My mentor, Jim Sanders, who was the French Burgundy expert of Atlanta and probably the entire southeastern United States, once said that in a good vintage a White Rhone wine will be as good as any White Burgundy from the same vintage. I just filed that tidbit away for a time like now.
The wine he may have been talking about would have been a great northern Rhone like an Hermitage, Condrieu, or even Chateau Grillet, which isn't even a Rhone but is, sort of, by virtue of its Viognier grape makeup. The northern Rhone is the pedigreed region of the Rhone with the noble Viognier as its vanguard while the south is blue collar and earthy, but damn, it's good too.
Back to the north...along with Viognier, Marsanne and Roussanne round out the triumvirate of exceptional wine grapes that this storied historic region has imprinted on worldwide wine culture. Viognier offers layers of powerful, yet clean peach and apricot stonefuit aromas and flavors in Condrieu and Chateau Grillet while the Marsanne and Roussanne grapes are blended to make the great White Hermitage. Roussanne is herbal while Marsanne is honeysuckle and those two were just meant to be together. In a superior vintage all of these examples should have a lively acidity and structure enabling years of improvement in the bottle. On the dinner table the wine should be seen as an alternative to Chardonnay.
In the southern Rhone whites aren't quite so cut and dried. Change is at the heart of the nature of things in the south currently where commercial success has led to experimentation with grapes to improve their product. The grapes in play in southern Rhone white wine making include: Grenache Blanc, Marsanne, Roussanne, Viognier, Ugni Blanc (Trebbiano), Clairette, Bourboulenc, Picpoul, and Rolle (Vermentino). All of these contribute significantly to southern Rhone blends but among the minor players, Ugni Blanc is trending downward in popularity while Rolle is on the rise.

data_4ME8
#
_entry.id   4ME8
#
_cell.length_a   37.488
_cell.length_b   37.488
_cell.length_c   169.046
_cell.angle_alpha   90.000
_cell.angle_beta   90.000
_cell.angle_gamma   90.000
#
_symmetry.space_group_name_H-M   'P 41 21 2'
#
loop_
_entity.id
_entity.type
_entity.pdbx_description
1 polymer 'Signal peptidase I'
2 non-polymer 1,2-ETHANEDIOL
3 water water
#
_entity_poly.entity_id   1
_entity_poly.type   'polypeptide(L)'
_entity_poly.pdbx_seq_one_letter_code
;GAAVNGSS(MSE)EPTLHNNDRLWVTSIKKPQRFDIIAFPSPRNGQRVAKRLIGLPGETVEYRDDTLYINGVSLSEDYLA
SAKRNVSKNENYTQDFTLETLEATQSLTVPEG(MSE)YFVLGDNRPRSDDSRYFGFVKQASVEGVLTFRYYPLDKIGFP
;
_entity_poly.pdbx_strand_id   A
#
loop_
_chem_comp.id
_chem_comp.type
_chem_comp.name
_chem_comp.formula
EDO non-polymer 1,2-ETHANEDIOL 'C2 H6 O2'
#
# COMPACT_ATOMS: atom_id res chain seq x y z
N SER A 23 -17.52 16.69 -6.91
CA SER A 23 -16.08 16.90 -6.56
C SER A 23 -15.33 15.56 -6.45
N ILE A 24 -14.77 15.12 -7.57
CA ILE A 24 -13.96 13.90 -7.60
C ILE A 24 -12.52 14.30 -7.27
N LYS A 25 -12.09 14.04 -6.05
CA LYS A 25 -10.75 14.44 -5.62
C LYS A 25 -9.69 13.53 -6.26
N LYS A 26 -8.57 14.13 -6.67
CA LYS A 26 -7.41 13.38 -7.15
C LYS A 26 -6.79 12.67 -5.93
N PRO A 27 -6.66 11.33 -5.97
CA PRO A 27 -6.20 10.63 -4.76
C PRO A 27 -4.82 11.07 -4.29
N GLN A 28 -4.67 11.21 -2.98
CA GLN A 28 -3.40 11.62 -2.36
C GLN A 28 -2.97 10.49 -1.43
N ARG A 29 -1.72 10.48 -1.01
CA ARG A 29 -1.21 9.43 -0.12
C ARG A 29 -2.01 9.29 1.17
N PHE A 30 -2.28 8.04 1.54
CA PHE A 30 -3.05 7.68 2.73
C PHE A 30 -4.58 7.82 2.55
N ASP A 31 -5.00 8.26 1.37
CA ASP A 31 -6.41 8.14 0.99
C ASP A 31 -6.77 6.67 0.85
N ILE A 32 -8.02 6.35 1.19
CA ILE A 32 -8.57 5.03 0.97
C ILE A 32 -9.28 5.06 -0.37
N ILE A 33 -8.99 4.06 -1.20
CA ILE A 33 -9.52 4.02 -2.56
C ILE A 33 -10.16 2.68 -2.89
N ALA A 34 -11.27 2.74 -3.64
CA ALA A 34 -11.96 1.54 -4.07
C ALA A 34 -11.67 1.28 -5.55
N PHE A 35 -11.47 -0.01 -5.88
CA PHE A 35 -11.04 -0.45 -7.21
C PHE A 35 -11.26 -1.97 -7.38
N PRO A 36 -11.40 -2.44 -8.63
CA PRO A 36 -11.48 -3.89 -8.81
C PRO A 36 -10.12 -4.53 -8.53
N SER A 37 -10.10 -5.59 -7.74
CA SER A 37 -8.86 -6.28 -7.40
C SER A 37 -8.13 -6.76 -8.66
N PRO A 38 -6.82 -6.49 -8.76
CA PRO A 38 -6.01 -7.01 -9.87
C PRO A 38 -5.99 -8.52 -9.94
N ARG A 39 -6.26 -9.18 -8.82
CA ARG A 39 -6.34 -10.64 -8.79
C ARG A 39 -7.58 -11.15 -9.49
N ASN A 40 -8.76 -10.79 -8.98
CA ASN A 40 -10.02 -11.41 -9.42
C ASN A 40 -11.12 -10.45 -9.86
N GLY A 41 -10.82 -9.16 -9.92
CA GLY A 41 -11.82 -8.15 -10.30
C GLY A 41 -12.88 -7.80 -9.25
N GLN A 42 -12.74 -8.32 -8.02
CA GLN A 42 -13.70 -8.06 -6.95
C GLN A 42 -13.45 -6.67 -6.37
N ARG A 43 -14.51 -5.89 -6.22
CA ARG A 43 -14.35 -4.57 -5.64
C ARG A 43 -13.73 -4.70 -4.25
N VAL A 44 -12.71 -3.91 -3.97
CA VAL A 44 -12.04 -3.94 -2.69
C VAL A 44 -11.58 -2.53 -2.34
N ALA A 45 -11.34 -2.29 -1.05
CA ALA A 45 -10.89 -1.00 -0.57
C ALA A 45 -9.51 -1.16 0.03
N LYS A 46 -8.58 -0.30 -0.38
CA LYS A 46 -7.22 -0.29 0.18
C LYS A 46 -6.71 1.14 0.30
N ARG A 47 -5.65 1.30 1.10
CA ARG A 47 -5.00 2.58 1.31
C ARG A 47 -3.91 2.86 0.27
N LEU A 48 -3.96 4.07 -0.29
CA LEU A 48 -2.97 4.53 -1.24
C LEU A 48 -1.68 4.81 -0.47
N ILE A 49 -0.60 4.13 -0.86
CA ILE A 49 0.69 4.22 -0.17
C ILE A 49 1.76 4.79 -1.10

We have already described Viognier, Marsanne, and Roussanne above so what about the others? Grenache Blanc is probably the most important white grape in the south. It offers high sugar (alcohol), low acidity, and citrus and herbal notes in lengthy flavors. In a typical blend, Clairette offers delicate structure and finesse along with a floral nose and lively lemony flavor. Bourboulenc offers spice and more structure. The minor players in the blend are just that.
So you begin to get the picture, don't you? This is winemaking as art and it is a work in progress replete with misunderstandings and misreadings of assumptions resulting in some disappointing efforts in recent years. When it's right though, southern Rhone whites show honey, earth, and minerality moreso than the stonefruit of the north; you just don't often know how much of each you are getting in individual examples.
Two final points...90% of Cotes du Rhones are red with rose as the second most popular type meaning the great whites of the northern Rhone are expensive and the rest of the whites from the south, in my opinion, are a ridiculous bargain. White Rhones are the alternative to Chardonnay on the dinner table, so if you have burned out on Chardonnay try one of these today.
On Friday May 11th from 5 to 7pm, David Rimmer of Artisan Vines joins us for another go round with fine examples of reds and whites from at least three continents. Please join us for that one. Hey, be a follwer of this site. It'll do you no harm.